Congressman wants name of every non-essential employee

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  • Rep. Ted Budd (R-N.C.) wants the name of every employee who is considered non-essential during a government shutdown. The Essential Act would require every agency to submit a list of all employees deemed non-essential to the Office of Management and Budget. After a shutdown, agencies would have to tell OMB who was furloughed along with their basic rate of pay. The bill is now before the House Oversight and Government Reform Committee. (
  • Federal offices in the D.C. area are closed today. With most of the region facing heavy winds, the Office of Personnel Management decided it would be safer to close offices for the day. Employees who are telework-ready and were scheduled to telework today must work the whole day or request leave. (Federal News Radio)
  • It’s taking agencies longer and longer to hire new federal employees. The average governmentwide time-to-hire crept up to 106 days in fiscal 2017, well above the governmentwide goal of 80 days. The Office of Personnel Management told lawmakers it’s still considering legislative proposals to improve the federal hiring process. OPM said the average increased every year since 2012. (Federal News Radio)
  • The head of the Defense Department’s advanced research arm is pushing back against claims the U.S. is losing its tactical edge on artificial intelligence. Steven Walker, director of the Defense Advanced Research Projects Agency, said DARPA is currently testing out next-generation AI projects. He rejected claims made late last year by former Alphabet CEO Eric Schmidt, who said near-peer adversaries, like Russia and China, were catching up with the U.S on A.I. DARPA recently completed its half of an autonomous ship project with the Office of Naval Research. (Federal News Radio)
  • President Donald Trump’s pick for the next commander of U.S. Cyber Command told lawmakers the nation hasn’t done enough to deter countries like China and Russia from launching cyber attacks. Lt. Gen. Paul Nakasone, currently the commander of Army Cyber Command, said those nations are acting without fear and that cyber threats have grown exponentially. He sidestepped questions about what actions the U.S. should take to boost its cyber deterrence. (Associated Press)
  • The Office of Management and Budget named a seven-person board to oversee IT modernization plans. New federal Chief Information Officer Suzette Kent is the chairwoman of the board that will oversee the governmentwide Technology Modernization Fund. The interagency board will decide how to hand out the yet-to-be appropriated $228 million to quicken the pace of IT modernization. OMB announced the TMF Board yesterday. Along with Kent, Alan Thomas, the commissioner of Government Services Administration’s Federal Acquisition Service; Matt Cutts, the U.S. Digital Service’s acting administrator; and the CIOs from the Social Security Administration and Small Business Administration, and the chief technical officer from the Veterans Affairs Department are also on the board. The organization’s first meeting is March 12.
  • Rep. Nanette Diaz Barragán (D-Calif.) wants federal contractors to have sexual harassment training. The California Democrat introduced the Federal Contractor Anti-Harassment Training Act to require contractors to complete annual anti-harassment and anti-discrimination training. They could access federal employee training resources if needed. Barragan said the bill would send a strong message that sexual misconduct would not be tolerated in the federal government and would ensure that federal contractors are providing training to prevent harassment in the workplace. (Rep. Nanette Diaz Barragan)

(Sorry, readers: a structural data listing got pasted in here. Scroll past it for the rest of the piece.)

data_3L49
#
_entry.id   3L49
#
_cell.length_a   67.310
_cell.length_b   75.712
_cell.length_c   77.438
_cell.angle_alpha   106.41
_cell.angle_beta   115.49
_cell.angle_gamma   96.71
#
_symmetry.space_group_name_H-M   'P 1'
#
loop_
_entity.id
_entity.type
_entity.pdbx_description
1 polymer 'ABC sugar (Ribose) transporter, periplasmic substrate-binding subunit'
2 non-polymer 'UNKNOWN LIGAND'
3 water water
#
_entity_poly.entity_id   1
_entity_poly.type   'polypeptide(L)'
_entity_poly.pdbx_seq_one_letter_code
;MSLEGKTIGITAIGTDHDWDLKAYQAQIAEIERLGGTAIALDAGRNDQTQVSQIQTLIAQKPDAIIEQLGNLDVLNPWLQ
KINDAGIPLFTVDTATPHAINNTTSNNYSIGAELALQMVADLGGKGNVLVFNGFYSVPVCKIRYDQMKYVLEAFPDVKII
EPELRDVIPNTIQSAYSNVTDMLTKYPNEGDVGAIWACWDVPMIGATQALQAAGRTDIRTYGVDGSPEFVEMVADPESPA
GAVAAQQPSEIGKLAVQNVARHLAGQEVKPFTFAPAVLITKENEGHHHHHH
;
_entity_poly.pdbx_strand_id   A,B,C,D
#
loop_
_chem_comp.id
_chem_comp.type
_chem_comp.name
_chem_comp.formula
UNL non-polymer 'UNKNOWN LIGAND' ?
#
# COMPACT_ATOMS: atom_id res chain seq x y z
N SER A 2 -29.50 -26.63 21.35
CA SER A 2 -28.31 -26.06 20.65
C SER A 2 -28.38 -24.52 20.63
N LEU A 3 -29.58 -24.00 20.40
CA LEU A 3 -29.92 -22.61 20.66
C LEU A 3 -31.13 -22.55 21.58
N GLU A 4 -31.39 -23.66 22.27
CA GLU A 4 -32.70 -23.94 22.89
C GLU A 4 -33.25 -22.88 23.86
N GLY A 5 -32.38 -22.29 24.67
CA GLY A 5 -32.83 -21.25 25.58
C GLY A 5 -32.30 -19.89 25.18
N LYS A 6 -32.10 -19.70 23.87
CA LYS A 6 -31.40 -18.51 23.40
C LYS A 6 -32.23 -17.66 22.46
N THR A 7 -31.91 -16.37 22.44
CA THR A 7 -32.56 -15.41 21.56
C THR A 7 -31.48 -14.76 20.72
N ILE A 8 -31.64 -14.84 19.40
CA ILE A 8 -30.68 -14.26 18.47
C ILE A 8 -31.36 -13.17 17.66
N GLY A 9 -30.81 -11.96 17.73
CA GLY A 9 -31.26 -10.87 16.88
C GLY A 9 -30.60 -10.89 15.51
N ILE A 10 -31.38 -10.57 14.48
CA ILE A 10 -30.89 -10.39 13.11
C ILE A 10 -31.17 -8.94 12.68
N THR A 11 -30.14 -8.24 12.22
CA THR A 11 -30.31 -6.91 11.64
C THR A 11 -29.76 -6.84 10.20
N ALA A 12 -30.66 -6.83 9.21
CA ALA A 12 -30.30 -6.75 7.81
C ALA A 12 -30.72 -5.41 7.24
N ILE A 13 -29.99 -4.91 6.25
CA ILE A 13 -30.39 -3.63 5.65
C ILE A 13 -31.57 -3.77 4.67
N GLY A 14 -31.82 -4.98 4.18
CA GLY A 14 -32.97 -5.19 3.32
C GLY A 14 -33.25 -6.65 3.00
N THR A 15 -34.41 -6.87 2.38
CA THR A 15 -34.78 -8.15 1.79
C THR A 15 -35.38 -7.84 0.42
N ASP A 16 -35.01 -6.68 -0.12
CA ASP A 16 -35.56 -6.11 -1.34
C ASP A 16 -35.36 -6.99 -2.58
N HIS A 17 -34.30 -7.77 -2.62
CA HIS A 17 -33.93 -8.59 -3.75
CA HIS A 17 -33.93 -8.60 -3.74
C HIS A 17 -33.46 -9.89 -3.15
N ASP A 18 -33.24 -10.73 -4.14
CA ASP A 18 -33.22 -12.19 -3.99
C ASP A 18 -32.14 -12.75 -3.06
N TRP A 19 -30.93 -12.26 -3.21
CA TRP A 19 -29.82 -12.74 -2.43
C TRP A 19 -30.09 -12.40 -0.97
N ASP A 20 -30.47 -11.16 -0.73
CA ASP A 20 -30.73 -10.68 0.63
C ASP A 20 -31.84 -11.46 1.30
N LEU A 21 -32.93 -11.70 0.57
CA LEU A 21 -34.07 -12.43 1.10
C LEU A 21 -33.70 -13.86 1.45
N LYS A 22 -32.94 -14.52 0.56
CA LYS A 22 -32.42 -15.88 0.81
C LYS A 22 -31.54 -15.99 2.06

• Leadership on the Senate Homeland Security and Governmental Affairs Committee wants to know how the Transportation Security Administration punishes its senior executives. The Homeland Security Department’s inspector general said TSA granted one executive unusually favorable treatment during the disciplinary process. Chairman Ron Johnson (R-Wis.) and Ranking Member Claire McCaskill (D-Mo.) are concerned front-line employees are being silenced. (Senate Homeland Security and Governmental Affairs Committee)
  • The Homeland Security Department inspector general has a bone to pick with the chief information officer at FEMA. The IG issued an alert. It urged Chief Information Officer Adrian Gardner to act on five of six information technology management recommendations it made in 2015. The IG cited congressional interest in matters it said could affect FEMA’s mission. The recommendations relate, in part, to FEMA’s plans for IT modernization. The IG credited FEMA with establishing a charter for its IT governance board. (Department of Homeland Security Office of Inspector General)
  • The House is considering legislation to expand TRICARE health coverage to federal employees who are also members of the National Guard and Reserve. TRICARE Reserve Select is already an option for most reservists, unless their full-time jobs happen to be with the federal government. Those workers are required to use the Federal Employees Health Benefits Program when they’re not on active duty, which comes with higher premiums. Advocates said the change would improve recruiting and retention in the military’s reserve components. The Senate passed a similar bill last year. (The National Guard Association of the United States)
  • Returns from the Thrift Savings Plan (TSP) took a sharp downturn in February, reflecting corrections in the stock market. Only the solid G fund managed to bring in positive returns at 0.21 percent. The international stocks I fund came in lowest at -5.9 percent, losing significant gains from last year. Mostly strong performances in January allowed most of the year-to-date returns to stay in the black, but only slightly. (Federal News Radio)